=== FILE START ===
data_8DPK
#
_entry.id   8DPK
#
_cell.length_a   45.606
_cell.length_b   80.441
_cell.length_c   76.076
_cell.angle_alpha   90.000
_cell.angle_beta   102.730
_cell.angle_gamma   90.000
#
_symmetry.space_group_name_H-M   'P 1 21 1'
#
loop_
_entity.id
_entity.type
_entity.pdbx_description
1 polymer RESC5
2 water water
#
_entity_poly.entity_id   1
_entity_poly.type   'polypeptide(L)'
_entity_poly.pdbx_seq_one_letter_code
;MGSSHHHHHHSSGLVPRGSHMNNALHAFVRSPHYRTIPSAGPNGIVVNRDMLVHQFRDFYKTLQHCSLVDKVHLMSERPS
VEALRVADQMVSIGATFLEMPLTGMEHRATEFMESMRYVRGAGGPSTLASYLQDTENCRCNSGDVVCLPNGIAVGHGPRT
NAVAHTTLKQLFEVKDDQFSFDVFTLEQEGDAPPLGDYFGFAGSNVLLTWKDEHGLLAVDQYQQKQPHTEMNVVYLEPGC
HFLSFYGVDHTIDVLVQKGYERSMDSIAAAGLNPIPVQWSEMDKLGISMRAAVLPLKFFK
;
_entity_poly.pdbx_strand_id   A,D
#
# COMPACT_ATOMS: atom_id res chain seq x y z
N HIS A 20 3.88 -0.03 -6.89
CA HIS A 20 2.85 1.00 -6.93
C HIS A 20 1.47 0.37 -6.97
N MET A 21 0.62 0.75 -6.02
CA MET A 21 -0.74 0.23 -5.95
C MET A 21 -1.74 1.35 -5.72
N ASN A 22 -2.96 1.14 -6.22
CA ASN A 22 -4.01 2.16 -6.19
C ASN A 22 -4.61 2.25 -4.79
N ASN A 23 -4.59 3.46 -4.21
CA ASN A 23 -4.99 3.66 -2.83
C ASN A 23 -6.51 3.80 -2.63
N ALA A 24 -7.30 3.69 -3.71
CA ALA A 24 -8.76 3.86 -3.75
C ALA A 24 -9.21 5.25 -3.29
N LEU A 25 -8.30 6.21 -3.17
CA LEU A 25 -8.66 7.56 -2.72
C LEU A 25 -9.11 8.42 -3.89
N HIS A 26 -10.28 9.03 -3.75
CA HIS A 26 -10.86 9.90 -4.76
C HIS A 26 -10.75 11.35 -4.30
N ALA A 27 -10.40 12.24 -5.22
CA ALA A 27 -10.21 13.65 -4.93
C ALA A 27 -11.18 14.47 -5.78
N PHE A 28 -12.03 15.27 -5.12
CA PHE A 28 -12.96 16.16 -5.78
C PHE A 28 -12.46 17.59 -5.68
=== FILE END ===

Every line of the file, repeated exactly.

data_8DPK
#
_entry.id   8DPK
#
_cell.length_a   45.606
_cell.length_b   80.441
_cell.length_c   76.076
_cell.angle_alpha   90.000
_cell.angle_beta   102.730
_cell.angle_gamma   90.000
#
_symmetry.space_group_name_H-M   'P 1 21 1'
#
loop_
_entity.id
_entity.type
_entity.pdbx_description
1 polymer RESC5
2 water water
#
_entity_poly.entity_id   1
_entity_poly.type   'polypeptide(L)'
_entity_poly.pdbx_seq_one_letter_code
;MGSSHHHHHHSSGLVPRGSHMNNALHAFVRSPHYRTIPSAGPNGIVVNRDMLVHQFRDFYKTLQHCSLVDKVHLMSERPS
VEALRVADQMVSIGATFLEMPLTGMEHRATEFMESMRYVRGAGGPSTLASYLQDTENCRCNSGDVVCLPNGIAVGHGPRT
NAVAHTTLKQLFEVKDDQFSFDVFTLEQEGDAPPLGDYFGFAGSNVLLTWKDEHGLLAVDQYQQKQPHTEMNVVYLEPGC
HFLSFYGVDHTIDVLVQKGYERSMDSIAAAGLNPIPVQWSEMDKLGISMRAAVLPLKFFK
;
_entity_poly.pdbx_strand_id   A,D
#
# COMPACT_ATOMS: atom_id res chain seq x y z
N HIS A 20 3.88 -0.03 -6.89
CA HIS A 20 2.85 1.00 -6.93
C HIS A 20 1.47 0.37 -6.97
N MET A 21 0.62 0.75 -6.02
CA MET A 21 -0.74 0.23 -5.95
C MET A 21 -1.74 1.35 -5.72
N ASN A 22 -2.96 1.14 -6.22
CA ASN A 22 -4.01 2.16 -6.19
C ASN A 22 -4.61 2.25 -4.79
N ASN A 23 -4.59 3.46 -4.21
CA ASN A 23 -4.99 3.66 -2.83
C ASN A 23 -6.51 3.80 -2.63
N ALA A 24 -7.30 3.69 -3.71
CA ALA A 24 -8.76 3.86 -3.75
C ALA A 24 -9.21 5.25 -3.29
N LEU A 25 -8.30 6.21 -3.17
CA LEU A 25 -8.66 7.56 -2.72
C LEU A 25 -9.11 8.42 -3.89
N HIS A 26 -10.28 9.03 -3.75
CA HIS A 26 -10.86 9.90 -4.76
C HIS A 26 -10.75 11.35 -4.30
N ALA A 27 -10.40 12.24 -5.22
CA ALA A 27 -10.21 13.65 -4.93
C ALA A 27 -11.18 14.47 -5.78
N PHE A 28 -12.03 15.27 -5.12
CA PHE A 28 -12.96 16.16 -5.78
C PHE A 28 -12.46 17.59 -5.68